Rutgers Criminal Justice Professor’s Free GIS Textbook Download Helps Crime Fighting and Public Safety Practitioners Worldwide

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(Newark, NJ) – Shortly after Joel M. Caplan began his professorship at the School of Criminal Justice at Rutgers University in Newark two years ago, the absence of a much-needed tool for one of his courses became very apparent. Caplan teaches a graduate class entitled Crime Mapping and GIS for Public Safety.

GIS is an acronym for geographic information system, an integration of hardware, software and data that captures, manages, analyzes and displays all forms of geographically-referenced information. With GIS, a person can understand and visualize data in various ways that reveal relationships, patterns, and trends.

GIS technology provides great advantages for proactive policing and informed responses. With GIS-compiled data and information, law enforcement and public safety officials can analyze crimes to detect emerging patterns, examine the best locations to conduct surveillance for a recent series of crimes, establish a perimeter for a crime scene or natural disaster, target repeat 911 call locations, or exchange information with neighboring jurisdictions or a jurisdiction across the globe.

“In my GIS course, students learn how to map and analyze crime and public safety data as well as make maps and manage spatial information. Because a comprehensive and affordable color textbook on the topic did not exist, I decided to write one myself and offer it free to everyone, whether students of my class or not, via internet downloads,” explains Caplan.

In less than four months of its public posting, more than 1,000 individuals in more than 44 countries, including the United States, the United Kingdom, Canada, Australia, India and Norway, have downloaded Caplan’s textbook, GIS for Public Safety: An Annotated Guide to ArcGIS Tools and Procedures. Students, practitioners and researchers in public safety, criminal justice, cartography and general geography have availed themselves of this free resource. Many of the end users are affiliated with research universities and institutions and various federal, state and local government departments and agencies.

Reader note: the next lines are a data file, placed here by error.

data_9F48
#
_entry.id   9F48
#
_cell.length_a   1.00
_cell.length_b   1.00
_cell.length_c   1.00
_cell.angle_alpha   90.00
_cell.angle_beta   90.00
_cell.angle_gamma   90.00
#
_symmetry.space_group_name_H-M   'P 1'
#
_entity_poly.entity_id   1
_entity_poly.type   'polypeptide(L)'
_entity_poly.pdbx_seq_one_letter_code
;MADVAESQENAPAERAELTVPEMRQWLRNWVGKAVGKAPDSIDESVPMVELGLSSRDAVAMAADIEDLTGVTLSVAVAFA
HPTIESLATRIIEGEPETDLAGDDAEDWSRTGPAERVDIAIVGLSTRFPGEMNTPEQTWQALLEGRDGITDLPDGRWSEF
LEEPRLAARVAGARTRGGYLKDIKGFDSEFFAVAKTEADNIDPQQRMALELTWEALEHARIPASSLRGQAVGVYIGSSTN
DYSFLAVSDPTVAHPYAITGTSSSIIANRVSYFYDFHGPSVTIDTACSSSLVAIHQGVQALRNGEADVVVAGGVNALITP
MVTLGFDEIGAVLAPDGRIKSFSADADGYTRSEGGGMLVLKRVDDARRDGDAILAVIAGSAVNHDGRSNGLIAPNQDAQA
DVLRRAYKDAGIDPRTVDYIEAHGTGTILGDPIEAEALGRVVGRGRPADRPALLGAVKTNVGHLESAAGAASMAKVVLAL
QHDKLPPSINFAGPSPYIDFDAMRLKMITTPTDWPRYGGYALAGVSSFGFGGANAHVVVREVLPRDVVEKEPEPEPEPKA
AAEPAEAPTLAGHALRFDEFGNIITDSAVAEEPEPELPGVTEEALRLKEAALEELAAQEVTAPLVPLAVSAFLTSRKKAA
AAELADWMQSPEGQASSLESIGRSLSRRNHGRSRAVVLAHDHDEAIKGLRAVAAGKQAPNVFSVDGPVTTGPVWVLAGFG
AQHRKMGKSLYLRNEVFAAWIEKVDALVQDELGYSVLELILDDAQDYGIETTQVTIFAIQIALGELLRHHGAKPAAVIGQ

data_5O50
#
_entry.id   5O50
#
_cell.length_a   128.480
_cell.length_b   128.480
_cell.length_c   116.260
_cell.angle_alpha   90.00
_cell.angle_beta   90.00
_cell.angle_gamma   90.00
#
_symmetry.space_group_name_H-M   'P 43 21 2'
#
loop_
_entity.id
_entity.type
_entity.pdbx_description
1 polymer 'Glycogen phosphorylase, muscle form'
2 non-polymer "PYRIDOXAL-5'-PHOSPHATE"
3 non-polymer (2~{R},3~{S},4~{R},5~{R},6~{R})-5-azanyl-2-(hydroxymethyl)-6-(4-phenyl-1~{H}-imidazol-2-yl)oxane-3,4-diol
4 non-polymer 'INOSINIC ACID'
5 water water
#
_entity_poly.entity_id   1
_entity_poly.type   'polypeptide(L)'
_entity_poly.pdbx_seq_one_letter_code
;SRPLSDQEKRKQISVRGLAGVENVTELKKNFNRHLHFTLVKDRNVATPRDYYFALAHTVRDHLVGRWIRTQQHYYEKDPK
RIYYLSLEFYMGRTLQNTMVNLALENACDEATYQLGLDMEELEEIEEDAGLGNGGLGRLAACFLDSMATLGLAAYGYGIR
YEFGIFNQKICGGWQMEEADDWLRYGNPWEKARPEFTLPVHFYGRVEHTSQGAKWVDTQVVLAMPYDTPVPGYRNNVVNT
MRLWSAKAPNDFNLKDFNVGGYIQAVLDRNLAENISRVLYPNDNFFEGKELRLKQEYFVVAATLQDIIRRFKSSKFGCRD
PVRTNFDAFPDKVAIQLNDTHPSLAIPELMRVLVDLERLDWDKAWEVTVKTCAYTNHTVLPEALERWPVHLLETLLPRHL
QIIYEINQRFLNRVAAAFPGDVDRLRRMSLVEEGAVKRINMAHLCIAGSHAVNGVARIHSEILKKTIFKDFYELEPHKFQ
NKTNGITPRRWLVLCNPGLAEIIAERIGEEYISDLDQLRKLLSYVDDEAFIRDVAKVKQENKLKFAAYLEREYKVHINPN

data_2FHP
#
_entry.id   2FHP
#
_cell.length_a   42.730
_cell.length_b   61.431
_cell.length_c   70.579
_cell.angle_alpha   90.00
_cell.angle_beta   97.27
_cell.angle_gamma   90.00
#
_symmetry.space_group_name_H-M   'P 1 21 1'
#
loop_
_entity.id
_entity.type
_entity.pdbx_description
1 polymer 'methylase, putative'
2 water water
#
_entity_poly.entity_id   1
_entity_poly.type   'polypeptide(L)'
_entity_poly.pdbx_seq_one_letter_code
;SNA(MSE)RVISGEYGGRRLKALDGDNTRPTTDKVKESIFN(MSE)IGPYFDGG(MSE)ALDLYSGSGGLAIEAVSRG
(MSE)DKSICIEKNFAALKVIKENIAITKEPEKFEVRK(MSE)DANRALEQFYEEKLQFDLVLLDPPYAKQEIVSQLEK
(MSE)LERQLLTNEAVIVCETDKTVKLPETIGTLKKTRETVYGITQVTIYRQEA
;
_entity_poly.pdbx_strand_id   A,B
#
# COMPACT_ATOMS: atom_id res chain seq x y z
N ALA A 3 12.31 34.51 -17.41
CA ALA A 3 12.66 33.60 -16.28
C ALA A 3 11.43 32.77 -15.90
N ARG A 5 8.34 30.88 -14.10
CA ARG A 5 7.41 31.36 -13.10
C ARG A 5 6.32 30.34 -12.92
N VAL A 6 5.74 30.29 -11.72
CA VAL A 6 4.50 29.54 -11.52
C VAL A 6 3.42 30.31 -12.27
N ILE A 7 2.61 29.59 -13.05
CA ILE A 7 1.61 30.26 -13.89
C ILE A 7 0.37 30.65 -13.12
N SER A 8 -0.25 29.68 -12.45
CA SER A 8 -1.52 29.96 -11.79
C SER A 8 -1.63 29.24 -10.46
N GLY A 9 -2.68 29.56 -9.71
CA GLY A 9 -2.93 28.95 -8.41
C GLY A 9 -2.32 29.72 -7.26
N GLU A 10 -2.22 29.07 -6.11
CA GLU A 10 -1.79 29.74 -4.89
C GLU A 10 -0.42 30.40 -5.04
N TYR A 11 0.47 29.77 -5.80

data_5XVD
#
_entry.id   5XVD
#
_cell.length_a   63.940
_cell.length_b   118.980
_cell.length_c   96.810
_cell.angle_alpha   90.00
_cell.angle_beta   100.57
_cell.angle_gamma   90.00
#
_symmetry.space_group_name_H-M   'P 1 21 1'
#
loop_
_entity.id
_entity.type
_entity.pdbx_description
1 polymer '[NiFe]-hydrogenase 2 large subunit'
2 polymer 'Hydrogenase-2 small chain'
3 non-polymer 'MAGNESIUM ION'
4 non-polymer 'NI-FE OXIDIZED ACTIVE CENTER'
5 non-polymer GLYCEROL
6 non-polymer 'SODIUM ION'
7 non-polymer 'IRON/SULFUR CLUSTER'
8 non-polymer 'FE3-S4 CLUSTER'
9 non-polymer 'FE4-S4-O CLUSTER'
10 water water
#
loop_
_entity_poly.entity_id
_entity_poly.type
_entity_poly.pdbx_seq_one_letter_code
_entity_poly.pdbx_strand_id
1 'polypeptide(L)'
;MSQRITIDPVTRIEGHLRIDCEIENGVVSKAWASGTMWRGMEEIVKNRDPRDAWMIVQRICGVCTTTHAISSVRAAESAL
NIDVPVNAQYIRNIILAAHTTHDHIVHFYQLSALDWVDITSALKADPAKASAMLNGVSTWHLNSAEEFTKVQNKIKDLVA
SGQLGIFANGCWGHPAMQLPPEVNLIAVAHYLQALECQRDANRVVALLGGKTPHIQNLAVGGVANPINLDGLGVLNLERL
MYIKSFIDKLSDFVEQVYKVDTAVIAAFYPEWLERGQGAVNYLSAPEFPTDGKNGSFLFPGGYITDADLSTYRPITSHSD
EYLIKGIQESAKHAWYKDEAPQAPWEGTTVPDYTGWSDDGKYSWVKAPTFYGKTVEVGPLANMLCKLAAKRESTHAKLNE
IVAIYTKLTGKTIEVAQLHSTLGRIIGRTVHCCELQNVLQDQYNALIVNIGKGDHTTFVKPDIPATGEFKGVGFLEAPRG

One beneficiary of the free download, Dr. Nandan Nandakumar, was so impressed with the content of GIS for Public Safety he contacted Caplan by email to express his gratitude and convey his success with the book. Nandakumar is the head of the Department of Geography at Government College Kariavattom in Kerala, India, and teaches digital cartography to underprivileged students.

Touched by the circumstances of Nandakumar’s students, Caplan has arranged for ESRI, the developer of the ArcGIS software, to donate nearly one dozen assorted GIS books to Nandakumar’s classroom. Caplan also will contribute a courtesy hard copy of his book. And not to be outdone, the Student Government Association at the Rutgers School of Criminal Justice in Newark will use money from a recent fundraiser to purchase a handheld GIS device to be included among the other donated items.

“When I receive success stories from people like Nandan, I know making my textbook available to all at no cost was the right decision,” remarks Caplan. A resident of Egg Harbor Township, New Jersey, Caplan received his doctoral degree in social welfare policy from the University of Pennsylvania in 2008, his master’s degree in criminal justice from the Rutgers School of Criminal Justice in Newark in 2004, and his bachelor’s degree in law and justice from The College of New Jersey in 2003.

The link to download GIS for Public Safety, which now includes instructor materials, is